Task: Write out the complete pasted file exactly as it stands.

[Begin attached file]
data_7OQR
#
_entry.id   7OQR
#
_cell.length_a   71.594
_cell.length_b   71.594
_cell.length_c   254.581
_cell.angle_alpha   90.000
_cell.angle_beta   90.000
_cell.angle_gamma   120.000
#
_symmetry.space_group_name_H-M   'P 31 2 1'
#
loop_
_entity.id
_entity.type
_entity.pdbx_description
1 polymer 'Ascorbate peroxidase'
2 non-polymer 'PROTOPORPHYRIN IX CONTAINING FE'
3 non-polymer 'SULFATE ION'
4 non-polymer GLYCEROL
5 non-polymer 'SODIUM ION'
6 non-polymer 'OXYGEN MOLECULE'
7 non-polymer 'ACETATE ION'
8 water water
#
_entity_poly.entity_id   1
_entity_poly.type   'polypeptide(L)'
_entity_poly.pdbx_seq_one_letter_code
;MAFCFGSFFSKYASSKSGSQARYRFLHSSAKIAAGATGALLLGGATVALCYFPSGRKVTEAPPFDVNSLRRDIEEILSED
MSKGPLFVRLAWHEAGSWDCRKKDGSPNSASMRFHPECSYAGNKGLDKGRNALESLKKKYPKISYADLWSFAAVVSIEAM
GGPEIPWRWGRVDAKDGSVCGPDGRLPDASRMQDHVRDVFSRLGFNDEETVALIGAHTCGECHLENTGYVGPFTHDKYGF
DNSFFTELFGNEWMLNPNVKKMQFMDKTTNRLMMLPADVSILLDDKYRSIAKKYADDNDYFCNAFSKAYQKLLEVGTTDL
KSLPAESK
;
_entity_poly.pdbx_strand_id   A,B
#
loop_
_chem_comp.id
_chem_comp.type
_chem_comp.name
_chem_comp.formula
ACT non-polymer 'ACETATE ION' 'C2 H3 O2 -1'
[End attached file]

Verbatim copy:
data_7OQR
#
_entry.id   7OQR
#
_cell.length_a   71.594
_cell.length_b   71.594
_cell.length_c   254.581
_cell.angle_alpha   90.000
_cell.angle_beta   90.000
_cell.angle_gamma   120.000
#
_symmetry.space_group_name_H-M   'P 31 2 1'
#
loop_
_entity.id
_entity.type
_entity.pdbx_description
1 polymer 'Ascorbate peroxidase'
2 non-polymer 'PROTOPORPHYRIN IX CONTAINING FE'
3 non-polymer 'SULFATE ION'
4 non-polymer GLYCEROL
5 non-polymer 'SODIUM ION'
6 non-polymer 'OXYGEN MOLECULE'
7 non-polymer 'ACETATE ION'
8 water water
#
_entity_poly.entity_id   1
_entity_poly.type   'polypeptide(L)'
_entity_poly.pdbx_seq_one_letter_code
;MAFCFGSFFSKYASSKSGSQARYRFLHSSAKIAAGATGALLLGGATVALCYFPSGRKVTEAPPFDVNSLRRDIEEILSED
MSKGPLFVRLAWHEAGSWDCRKKDGSPNSASMRFHPECSYAGNKGLDKGRNALESLKKKYPKISYADLWSFAAVVSIEAM
GGPEIPWRWGRVDAKDGSVCGPDGRLPDASRMQDHVRDVFSRLGFNDEETVALIGAHTCGECHLENTGYVGPFTHDKYGF
DNSFFTELFGNEWMLNPNVKKMQFMDKTTNRLMMLPADVSILLDDKYRSIAKKYADDNDYFCNAFSKAYQKLLEVGTTDL
KSLPAESK
;
_entity_poly.pdbx_strand_id   A,B
#
loop_
_chem_comp.id
_chem_comp.type
_chem_comp.name
_chem_comp.formula
ACT non-polymer 'ACETATE ION' 'C2 H3 O2 -1'